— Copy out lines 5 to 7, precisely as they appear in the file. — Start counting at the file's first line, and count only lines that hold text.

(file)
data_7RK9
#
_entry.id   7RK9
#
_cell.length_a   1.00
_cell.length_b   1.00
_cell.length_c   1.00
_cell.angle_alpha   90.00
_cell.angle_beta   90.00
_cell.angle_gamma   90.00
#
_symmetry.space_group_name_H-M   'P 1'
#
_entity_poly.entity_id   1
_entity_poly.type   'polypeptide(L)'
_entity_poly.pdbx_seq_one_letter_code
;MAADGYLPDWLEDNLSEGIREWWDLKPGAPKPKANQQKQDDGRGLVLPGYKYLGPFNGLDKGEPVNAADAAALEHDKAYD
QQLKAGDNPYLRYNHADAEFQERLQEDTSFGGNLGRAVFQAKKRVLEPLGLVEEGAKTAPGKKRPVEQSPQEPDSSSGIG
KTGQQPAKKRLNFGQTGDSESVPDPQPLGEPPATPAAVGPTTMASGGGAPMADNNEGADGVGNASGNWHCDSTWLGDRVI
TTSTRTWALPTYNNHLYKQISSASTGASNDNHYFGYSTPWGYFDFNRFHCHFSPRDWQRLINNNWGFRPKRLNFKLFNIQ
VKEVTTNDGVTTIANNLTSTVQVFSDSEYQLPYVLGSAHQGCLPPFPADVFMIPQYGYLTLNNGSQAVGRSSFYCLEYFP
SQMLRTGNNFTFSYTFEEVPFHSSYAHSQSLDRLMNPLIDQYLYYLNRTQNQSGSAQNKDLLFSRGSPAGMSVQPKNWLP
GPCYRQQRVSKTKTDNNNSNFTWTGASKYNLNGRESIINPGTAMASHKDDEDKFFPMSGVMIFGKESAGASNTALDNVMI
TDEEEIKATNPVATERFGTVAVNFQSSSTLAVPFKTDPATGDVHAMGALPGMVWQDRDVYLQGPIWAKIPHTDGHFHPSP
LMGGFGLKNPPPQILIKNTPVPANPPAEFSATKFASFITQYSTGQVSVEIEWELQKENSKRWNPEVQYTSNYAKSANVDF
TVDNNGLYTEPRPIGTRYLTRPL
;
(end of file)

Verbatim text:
_cell.length_a   1.00
_cell.length_b   1.00
_cell.length_c   1.00